For the difference of potential of the electron conducting media and the potential of the electrolyte phase , the following charge conservation equation is valid: where is potential differences or overpotential, .

The improved fuel cell models with new charge balance equation provide a better understanding of main phenomena governing electrochemical reactions in fuel cells [4β6, 11, 12].

#### B. Electrolyte Current

By definition, the electrolyte current is written as follows: Here represents the potential in the ionic conducting media; is the normal to the interface; is the membrane conductivity. Using linear approximation of the potential profile in the ionic conducting media, the electrolyte current is defined as follows: where is the membrane thickness; is the membrane phase potential at cathode electrode/membrane interface; is the membrane phase potential at anode electrode/membrane interface. The values of potential in ionic conducting media at electrode/membrane interfaces can be expressed through potential difference given by the definition of the activation overpotential where is the potential at cathode electrode/membrane interface in the electron conducting media; is the potential at anode electrode/membrane interface in the electron conducting media.

We note that the reversible Nernst potential at the electrode/membrane interface is linked with anodic and cathodic equilibrium potential differences: It is known that the difference of the anodic and cathodic electric potential is equal to the cell voltage The values of potential in ionic conducting media at electrode/electrolyte interfaces can be expressed from (B.3) as follows: Taking into account equations (B.2)β(B.6), we obtain the next expression for the electrolyte current density: where is the ohmic resistance, .

Application of new expression for electrolyte current with fuel cell models is shown in our papers [4β6, 11, 12].

#### C. Definition of Mixture Concentration

Mass balance equations for channels and catalyst layer are defined with molar component concentration. In view of gas-liquid flow in channels, the physical meaning of component concentration corresponds to mixture concentration. By definition, the mixture concentration is
where is mixture concentration, kg/m^{3}; is concentration in gas phase, kg/m^{3}; is concentration in liquid phase, kg/m^{3}. Dividing both parts by molecular weight, we transfer to molar mixture concentration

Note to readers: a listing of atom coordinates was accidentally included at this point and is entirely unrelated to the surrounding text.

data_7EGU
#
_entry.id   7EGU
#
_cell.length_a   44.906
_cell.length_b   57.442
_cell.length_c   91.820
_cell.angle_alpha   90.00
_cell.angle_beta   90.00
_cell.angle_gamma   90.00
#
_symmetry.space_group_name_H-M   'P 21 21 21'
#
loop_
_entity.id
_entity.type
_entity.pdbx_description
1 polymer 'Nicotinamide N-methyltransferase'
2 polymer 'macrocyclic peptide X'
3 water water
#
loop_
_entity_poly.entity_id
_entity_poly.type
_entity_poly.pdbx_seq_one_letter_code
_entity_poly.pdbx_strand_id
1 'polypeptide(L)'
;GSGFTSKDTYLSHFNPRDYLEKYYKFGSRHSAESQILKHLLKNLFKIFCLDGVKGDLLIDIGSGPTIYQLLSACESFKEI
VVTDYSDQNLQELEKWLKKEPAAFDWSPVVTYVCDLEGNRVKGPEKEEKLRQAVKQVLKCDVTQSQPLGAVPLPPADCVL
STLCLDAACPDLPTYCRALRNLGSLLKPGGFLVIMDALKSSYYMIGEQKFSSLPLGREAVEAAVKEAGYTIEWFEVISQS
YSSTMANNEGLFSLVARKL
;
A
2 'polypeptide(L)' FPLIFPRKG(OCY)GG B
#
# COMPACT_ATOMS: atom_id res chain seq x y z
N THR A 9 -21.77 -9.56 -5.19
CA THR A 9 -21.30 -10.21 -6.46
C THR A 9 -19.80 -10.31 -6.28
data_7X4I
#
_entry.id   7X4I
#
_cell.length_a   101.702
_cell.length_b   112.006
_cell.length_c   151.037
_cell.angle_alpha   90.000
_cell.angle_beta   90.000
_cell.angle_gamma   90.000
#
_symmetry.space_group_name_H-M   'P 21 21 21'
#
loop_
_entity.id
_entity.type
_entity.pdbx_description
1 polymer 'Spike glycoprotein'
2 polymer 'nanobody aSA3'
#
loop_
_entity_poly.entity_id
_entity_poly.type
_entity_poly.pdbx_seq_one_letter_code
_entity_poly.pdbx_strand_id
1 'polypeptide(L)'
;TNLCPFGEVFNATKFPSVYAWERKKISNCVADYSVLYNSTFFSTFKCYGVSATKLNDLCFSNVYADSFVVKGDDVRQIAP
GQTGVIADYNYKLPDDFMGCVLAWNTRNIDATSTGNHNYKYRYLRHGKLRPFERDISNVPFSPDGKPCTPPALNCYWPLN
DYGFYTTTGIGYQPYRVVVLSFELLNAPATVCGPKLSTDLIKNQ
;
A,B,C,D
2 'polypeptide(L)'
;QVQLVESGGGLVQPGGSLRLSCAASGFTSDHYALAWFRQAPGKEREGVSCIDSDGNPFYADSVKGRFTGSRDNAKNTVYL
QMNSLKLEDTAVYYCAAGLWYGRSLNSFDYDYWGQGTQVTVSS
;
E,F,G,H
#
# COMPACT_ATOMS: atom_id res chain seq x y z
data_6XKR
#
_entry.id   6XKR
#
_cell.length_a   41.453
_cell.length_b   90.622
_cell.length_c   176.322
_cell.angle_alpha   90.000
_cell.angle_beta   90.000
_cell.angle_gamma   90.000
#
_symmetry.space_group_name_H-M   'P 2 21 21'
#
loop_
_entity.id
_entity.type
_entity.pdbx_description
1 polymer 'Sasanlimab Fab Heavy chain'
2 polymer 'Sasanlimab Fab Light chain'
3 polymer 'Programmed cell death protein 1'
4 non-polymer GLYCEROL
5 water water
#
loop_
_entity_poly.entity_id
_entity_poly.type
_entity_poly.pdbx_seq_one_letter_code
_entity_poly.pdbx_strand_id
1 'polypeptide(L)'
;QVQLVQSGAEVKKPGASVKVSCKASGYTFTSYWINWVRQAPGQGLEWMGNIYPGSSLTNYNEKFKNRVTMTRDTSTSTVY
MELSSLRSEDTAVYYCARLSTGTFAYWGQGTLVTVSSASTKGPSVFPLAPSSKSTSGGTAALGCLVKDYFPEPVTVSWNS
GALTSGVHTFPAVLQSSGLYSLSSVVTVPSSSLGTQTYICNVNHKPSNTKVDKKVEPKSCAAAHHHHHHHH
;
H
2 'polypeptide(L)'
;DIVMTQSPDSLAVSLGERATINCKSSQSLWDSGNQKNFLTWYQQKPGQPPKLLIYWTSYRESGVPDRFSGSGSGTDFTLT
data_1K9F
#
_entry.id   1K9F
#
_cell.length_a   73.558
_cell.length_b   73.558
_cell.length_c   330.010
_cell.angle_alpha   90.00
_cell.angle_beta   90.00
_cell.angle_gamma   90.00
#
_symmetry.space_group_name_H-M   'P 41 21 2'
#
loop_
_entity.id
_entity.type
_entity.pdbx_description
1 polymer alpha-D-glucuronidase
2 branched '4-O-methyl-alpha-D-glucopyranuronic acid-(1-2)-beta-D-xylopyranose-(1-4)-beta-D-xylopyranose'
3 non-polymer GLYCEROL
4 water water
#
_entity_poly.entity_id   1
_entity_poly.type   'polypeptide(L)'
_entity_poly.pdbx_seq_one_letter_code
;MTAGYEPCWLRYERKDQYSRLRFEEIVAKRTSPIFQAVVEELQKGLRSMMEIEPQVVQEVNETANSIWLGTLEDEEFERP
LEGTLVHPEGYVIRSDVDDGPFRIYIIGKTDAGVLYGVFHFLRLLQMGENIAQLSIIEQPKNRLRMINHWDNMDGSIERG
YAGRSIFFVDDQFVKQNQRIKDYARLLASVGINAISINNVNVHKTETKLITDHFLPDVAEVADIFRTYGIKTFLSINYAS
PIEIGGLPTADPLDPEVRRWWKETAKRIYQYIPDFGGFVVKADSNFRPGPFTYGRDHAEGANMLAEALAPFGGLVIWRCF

or
where is mixture concentration, mol/m^{3}; is concentration in gas phase, mol/m^{3}; is concentration in liquid phase, mol/m^{3}. The condition of thermodynamic equilibrium in multicomponent gas-liquid mixture gives the relationship among species concentrations in phases
Equation (C.4) is used for calculating the driving mass transfer force in mass transfer equation.

#### Abbreviations

*Latin Letters*

C: | Molar concentration/mol m^{β3} |

: | Double layer capacitance |

C:_{p} | Specific heat/J mol^{β1} K^{β1} |

C:_{m} | Water content in membrane/mol m^{β3} |

: | Cell voltage/V |

: | Open circuit voltage/V |

F:^{A},F^{C} | Anode and cathode volumetric flow rate/m^{3} s^{β1} |

F: | Faradayβs constant/96485 C mol^{β1} |

K: | Distribution coefficient |

k:_{V} | Volumetric mass transfer coefficient/s^{β1} |

h: | Enthalpy/J mole^{β1} |

: | Reaction enthalpy/J mol^{β1} |

I: | Current density/A m^{β2} |

: | Exchange current density/A m^{β2} |

MEA: | Membrane electrode assembly |

N: | Component molar flux/mol s^{β1} |

n: | Number of tanks |

n:_{d} | Net drug coefficient |

n:_{e} | Number of electrons |

P: | Pressure/Pa |

r: | Mass source term/mol s^{β1} |

R: | Ideal gas constant/J mol^{β1} K^{β1} |

: | Ohmic resistance/β¦ m^{2} |

q: | Energy source term/J s^{β1} |

S: | Electrode area/m^{2} |

t: | Time/s |

T: | Temperature/K |

TSR: | Tank in series reactor |

V: | Volume/m^{3} |

x: | mole fraction in liquid phase |

y: | mole fraction in gas phase. |

*Greek Symbols*

: | Heat transfer coefficient/W m^{β2} K^{β1} |

: | Anodic charge transfer coefficients for anode |

: | Cathodic charge transfer coefficients for anode |

: | Anodic charge transfer coefficients for cathode |

: | Cathodic charge transfer coefficients for cathode |

: | Effective mass transfer coefficient/m s^{β1} |

: | Stoichiometry coefficient |

: | Potential difference/V |

: | Molar density/mol m^{β3} |

: | Conductivity/β¦^{β1}m^{β1} |

: | Membrane thickness/m |

: | Catalyst thickness/m |

: | Gas content/m^{3}m^{β3}. |

*Subscripts/Superscripts*

in: | Inlet |

out: | Outlet |

eff: | Effective |

i,j: | i,j tank |

A: | Anode |

C: | Cathode |

cell: | Fuel cell |

G: | Gas phase |

lim: | Limiting |

mol: | Molar |

m: | Membrane |

par: | Parasitic |

ref: | Reference |

S: | Interface; solid |

sat: | Saturated |

MeOH: | Methanol |

O_{2}: | Oxygen |

H_{2}O: | Water |

N_{2}: | Nitrogen |

CO_{2}: | Carbon dioxide. |

#### Acknowledgment

The authors are grateful to IWT Vlaanderen, for financial support for OCPEC βOptimised Chemical Production with Electricity Cogenerationβ.